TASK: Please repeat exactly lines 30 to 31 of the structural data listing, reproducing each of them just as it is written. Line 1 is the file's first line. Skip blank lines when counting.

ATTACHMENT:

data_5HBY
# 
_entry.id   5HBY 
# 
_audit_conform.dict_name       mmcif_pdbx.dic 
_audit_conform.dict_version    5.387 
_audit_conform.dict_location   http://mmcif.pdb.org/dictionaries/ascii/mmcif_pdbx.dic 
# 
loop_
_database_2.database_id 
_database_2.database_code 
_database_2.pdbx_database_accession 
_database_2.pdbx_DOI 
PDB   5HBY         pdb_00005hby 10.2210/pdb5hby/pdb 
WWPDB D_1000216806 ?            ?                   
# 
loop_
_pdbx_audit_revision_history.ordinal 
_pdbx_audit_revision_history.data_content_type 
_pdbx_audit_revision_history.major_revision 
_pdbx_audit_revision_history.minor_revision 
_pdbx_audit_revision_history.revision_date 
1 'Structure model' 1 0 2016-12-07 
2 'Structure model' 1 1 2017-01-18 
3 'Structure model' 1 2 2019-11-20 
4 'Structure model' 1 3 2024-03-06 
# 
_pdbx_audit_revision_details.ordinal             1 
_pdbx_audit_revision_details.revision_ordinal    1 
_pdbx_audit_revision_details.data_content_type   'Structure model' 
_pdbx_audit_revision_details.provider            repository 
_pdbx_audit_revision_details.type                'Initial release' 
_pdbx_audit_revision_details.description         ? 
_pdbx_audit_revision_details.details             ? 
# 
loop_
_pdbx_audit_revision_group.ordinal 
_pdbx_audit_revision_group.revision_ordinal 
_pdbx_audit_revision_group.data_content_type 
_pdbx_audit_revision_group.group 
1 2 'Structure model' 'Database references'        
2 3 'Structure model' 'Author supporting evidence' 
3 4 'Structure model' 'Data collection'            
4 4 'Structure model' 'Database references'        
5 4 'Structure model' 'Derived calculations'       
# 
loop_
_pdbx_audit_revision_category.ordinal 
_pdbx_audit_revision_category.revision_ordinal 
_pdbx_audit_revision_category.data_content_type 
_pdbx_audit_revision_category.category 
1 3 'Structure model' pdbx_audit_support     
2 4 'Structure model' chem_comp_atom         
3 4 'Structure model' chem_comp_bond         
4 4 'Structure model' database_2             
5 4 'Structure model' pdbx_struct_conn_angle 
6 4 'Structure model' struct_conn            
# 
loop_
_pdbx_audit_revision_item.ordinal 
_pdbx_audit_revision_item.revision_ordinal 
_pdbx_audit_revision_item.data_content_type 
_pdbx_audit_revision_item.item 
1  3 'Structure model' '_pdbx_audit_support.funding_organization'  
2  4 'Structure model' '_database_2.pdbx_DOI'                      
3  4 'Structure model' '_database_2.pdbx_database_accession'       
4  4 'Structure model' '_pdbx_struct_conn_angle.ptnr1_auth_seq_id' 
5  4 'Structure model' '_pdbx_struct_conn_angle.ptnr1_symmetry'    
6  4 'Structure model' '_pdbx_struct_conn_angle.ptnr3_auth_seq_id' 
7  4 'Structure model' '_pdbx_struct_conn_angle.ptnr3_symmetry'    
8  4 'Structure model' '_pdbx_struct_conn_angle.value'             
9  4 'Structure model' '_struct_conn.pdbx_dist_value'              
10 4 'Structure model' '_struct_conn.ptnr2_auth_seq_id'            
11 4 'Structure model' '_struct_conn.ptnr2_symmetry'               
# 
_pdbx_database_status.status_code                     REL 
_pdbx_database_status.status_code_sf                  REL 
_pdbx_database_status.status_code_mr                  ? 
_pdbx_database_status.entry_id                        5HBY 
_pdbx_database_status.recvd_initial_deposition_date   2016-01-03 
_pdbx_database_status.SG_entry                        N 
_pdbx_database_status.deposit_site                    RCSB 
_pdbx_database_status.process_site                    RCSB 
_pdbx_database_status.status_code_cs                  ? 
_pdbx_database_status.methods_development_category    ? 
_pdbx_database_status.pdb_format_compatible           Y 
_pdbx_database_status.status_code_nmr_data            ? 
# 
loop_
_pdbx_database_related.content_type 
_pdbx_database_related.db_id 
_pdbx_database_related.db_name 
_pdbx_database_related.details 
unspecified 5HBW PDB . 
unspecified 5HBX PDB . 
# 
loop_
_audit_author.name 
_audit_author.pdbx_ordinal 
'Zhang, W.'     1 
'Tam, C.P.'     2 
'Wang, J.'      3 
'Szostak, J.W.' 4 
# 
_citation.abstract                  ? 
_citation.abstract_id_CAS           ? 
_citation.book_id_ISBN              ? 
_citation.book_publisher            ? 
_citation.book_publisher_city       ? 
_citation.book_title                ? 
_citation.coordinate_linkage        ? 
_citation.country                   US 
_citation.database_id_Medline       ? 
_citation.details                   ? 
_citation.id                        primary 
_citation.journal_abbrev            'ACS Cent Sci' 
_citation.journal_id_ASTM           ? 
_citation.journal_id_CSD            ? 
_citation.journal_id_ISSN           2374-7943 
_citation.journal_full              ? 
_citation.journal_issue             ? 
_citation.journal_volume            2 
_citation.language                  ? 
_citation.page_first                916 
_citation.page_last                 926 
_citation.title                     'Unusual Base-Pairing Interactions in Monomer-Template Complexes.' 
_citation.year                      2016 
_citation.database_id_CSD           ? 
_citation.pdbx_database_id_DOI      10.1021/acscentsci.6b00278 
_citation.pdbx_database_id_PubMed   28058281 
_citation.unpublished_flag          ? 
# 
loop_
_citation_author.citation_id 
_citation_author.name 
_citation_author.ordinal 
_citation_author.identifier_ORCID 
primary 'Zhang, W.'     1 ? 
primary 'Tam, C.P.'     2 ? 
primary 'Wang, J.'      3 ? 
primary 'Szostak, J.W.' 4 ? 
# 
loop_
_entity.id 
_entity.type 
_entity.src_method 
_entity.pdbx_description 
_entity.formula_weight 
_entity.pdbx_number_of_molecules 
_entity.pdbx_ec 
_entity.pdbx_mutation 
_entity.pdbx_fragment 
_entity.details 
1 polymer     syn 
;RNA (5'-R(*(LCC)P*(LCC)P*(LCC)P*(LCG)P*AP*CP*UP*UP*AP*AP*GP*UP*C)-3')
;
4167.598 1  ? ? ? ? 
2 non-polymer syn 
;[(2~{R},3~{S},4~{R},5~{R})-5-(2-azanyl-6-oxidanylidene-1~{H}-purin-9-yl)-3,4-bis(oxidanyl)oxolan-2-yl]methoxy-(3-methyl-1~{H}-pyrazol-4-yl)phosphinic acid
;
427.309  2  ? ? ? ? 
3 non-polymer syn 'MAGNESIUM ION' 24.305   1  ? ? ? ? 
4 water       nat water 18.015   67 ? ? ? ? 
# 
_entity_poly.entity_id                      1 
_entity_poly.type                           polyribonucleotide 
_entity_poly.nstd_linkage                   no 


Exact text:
_pdbx_audit_revision_details.data_content_type   'Structure model' 
_pdbx_audit_revision_details.provider            repository 